Bias in the processing of social/emotional information
There is some evidence that social and emotional information is processed differently among children that have experienced abuse. The amygdala, an area of the brain associated with the automatic (pre-conscious) processing of emotional information, has been shown to be over-responsive to emotional stimuli (e.g., angry faces) in studies of abused children (McCrory et al., 2011; McLaughlin et al., 2014; Pollak, Klorman, Thatcher, & Cicchetti, 2001). Traumatised children are able to identify angry faces more quickly than non-traumatised children, suggesting they are “primed” to detect threat (McLaughlin, et al., 2014; Pollak & Sinha, 2002). Children who have been exposed to traumatic environments also have reduced thickness in an area of the brain responsible for emotional processing of social information (ventro medial Prefrontal Cortex, vmPFC) (De Brito et al., 2013; Kelly et al., 2013; McLaughlin et al., 2014), suggesting this area is less developed in these children compared with non-abused children.
Executive functioning (cognitive flexibility and behaviour regulation)
There is some evidence that executive functioning difficulties can develop as a result of early adversity. Executive functioning is a coordinated set of cognitive skills that includes two broad domains: metacognitive skills (attending to task, planning, organisation, cognitive flexibility) and skills of behaviour regulation (response inhibition, emotional regulation) (Goia, Isquith, Retzlaff, & Espy, 2002).
Neuropsychological research suggests that children who have experienced neglect and physical abuse can experience problems in auditory attention and cognitive flexibility (problem-solving and planning) (Nolin & Ethier, 2007). Children with abuse-related PTSD have been found to have significantly poorer attention and executive function compared with a matched sample of non-maltreated children: they made more errors in tasks of sustained attention, and were more easily distracted and more impulsive than their matched peers (DeBellis et al., 2009; Nolin & Ethier, 2007). One study has found that experiencing PTSD in the context of familial trauma may have more significant impact on executive functioning than non-familial trauma (DePrince Weinzierl, & Combs, 2009).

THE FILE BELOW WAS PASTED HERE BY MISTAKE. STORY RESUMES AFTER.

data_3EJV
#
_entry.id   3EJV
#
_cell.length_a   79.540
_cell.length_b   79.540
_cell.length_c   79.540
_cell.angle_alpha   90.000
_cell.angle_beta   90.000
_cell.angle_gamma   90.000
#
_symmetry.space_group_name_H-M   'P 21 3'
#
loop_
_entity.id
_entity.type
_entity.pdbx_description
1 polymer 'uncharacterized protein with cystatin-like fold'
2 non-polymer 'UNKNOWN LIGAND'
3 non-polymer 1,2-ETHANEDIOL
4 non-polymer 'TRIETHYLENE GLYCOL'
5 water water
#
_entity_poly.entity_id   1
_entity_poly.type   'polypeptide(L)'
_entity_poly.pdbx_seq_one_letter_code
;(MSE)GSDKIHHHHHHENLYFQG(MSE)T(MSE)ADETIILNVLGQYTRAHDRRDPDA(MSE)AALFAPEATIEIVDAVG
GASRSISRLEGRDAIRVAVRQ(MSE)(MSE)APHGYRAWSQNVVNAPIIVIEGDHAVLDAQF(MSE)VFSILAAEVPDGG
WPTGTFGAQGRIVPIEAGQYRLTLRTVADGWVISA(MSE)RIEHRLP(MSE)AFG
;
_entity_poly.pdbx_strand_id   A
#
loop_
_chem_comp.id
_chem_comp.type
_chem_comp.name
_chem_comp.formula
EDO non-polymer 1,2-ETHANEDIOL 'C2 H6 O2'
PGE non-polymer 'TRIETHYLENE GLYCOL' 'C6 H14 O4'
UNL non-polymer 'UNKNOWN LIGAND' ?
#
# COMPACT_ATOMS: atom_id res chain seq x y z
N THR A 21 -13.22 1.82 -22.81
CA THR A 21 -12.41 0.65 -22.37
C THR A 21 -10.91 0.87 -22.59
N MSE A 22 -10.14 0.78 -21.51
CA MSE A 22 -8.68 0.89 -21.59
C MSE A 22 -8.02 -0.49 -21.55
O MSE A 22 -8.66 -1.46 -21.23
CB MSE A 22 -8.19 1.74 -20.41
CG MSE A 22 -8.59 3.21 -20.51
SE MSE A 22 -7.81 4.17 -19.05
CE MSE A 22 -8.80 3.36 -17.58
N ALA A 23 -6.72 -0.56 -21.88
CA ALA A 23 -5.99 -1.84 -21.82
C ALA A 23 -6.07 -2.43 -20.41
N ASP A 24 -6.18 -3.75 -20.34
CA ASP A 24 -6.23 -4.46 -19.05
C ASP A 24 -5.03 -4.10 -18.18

Compared to non-neglected peers, emotionally neglected children may have less efficient brain activity during tasks that require inhibitory control, suggesting that neglect is associated with poor ability to self-regulate and inhibit responses (Mueller et al., 2010; McLaughlin et al., 2014). This may also be resistant to intervention (McLean & Beytell, 2016).
Summary of the evidence
As a whole, the research suggests that children in care are likely to experience one or more cognitive difficulties. Much more research is needed to explore:
- the impact of timing of abuse;
- whether it matters that the trauma is familial or not; and
- and whether cognitive difficulties are due to abuse per se or the PTSD that arises as a result of traumatic experiences.
In the research reviewed here, PTSD is commonly linked with cognitive functioning, suggesting that it may be especially important to address cognitive vulnerabilities in children showing signs of PTSD.
In general, the evidence base linking abuse and cognitive impairment is not as strong as it is for other factors, including the impairment arising from foetal alcohol syndrome (McLean & McDougall, 2014). Taking into consideration the range of factors that are known to affect cognitive development, the broader literature on cognitive functioning in children in care suggests several areas that can be affected by childhood adversity.
Taken as a whole, the literature suggests that children in care are likely to experience:
- compromised executive functioning;
- difficulty regulating arousal levels in response to emotional and sensory stimulation (high and low emotional responsiveness);
- difficulty with attention and memory;
- distinct patterns of social information processing;
- reactivity to sensory stimuli;
- disruptions to sleep and other circadian rhythms; and
- compromised language development, including difficulty in the comprehension and social use of language despite apparently adequate verbal abilities.
(See Cook et al., 2005; De Lisi & Vaughn, 2011; Lansdown, Burnell, & Allen, 2007; Mc Crory et al., 2010; McLean & McDougall, 2014; Noll et al., 2006; Ogilvie, Stewart, Chan, & Shum, 2011; Perry & Dobson, 2013.)